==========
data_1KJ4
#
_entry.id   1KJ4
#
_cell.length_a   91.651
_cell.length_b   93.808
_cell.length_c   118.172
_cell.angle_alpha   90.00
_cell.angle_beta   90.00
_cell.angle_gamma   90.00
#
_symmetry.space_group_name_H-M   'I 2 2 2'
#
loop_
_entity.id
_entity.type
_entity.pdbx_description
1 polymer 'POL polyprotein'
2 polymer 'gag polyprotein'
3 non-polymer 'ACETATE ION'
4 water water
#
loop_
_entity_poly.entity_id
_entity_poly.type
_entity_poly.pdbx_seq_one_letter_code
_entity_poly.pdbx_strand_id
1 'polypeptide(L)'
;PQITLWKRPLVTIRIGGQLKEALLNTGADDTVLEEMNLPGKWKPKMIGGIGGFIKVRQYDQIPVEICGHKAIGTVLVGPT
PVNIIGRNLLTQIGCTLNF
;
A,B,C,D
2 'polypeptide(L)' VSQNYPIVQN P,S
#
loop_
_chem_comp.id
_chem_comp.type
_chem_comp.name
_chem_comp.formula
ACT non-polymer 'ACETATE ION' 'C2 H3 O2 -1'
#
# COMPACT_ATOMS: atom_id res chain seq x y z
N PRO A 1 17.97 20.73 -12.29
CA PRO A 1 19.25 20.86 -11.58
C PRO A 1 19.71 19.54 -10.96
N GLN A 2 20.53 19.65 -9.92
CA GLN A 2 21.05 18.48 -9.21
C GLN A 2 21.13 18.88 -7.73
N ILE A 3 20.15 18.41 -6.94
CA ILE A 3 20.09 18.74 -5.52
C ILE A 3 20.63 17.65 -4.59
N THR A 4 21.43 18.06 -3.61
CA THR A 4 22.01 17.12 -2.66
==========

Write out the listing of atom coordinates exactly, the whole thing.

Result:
data_1KJ4
#
_entry.id   1KJ4
#
_cell.length_a   91.651
_cell.length_b   93.808
_cell.length_c   118.172
_cell.angle_alpha   90.00
_cell.angle_beta   90.00
_cell.angle_gamma   90.00
#
_symmetry.space_group_name_H-M   'I 2 2 2'
#
loop_
_entity.id
_entity.type
_entity.pdbx_description
1 polymer 'POL polyprotein'
2 polymer 'gag polyprotein'
3 non-polymer 'ACETATE ION'
4 water water
#
loop_
_entity_poly.entity_id
_entity_poly.type
_entity_poly.pdbx_seq_one_letter_code
_entity_poly.pdbx_strand_id
1 'polypeptide(L)'
;PQITLWKRPLVTIRIGGQLKEALLNTGADDTVLEEMNLPGKWKPKMIGGIGGFIKVRQYDQIPVEICGHKAIGTVLVGPT
PVNIIGRNLLTQIGCTLNF
;
A,B,C,D
2 'polypeptide(L)' VSQNYPIVQN P,S
#
loop_
_chem_comp.id
_chem_comp.type
_chem_comp.name
_chem_comp.formula
ACT non-polymer 'ACETATE ION' 'C2 H3 O2 -1'
#
# COMPACT_ATOMS: atom_id res chain seq x y z
N PRO A 1 17.97 20.73 -12.29
CA PRO A 1 19.25 20.86 -11.58
C PRO A 1 19.71 19.54 -10.96
N GLN A 2 20.53 19.65 -9.92
CA GLN A 2 21.05 18.48 -9.21
C GLN A 2 21.13 18.88 -7.73
N ILE A 3 20.15 18.41 -6.94
CA ILE A 3 20.09 18.74 -5.52
C ILE A 3 20.63 17.65 -4.59
N THR A 4 21.43 18.06 -3.61
CA THR A 4 22.01 17.12 -2.66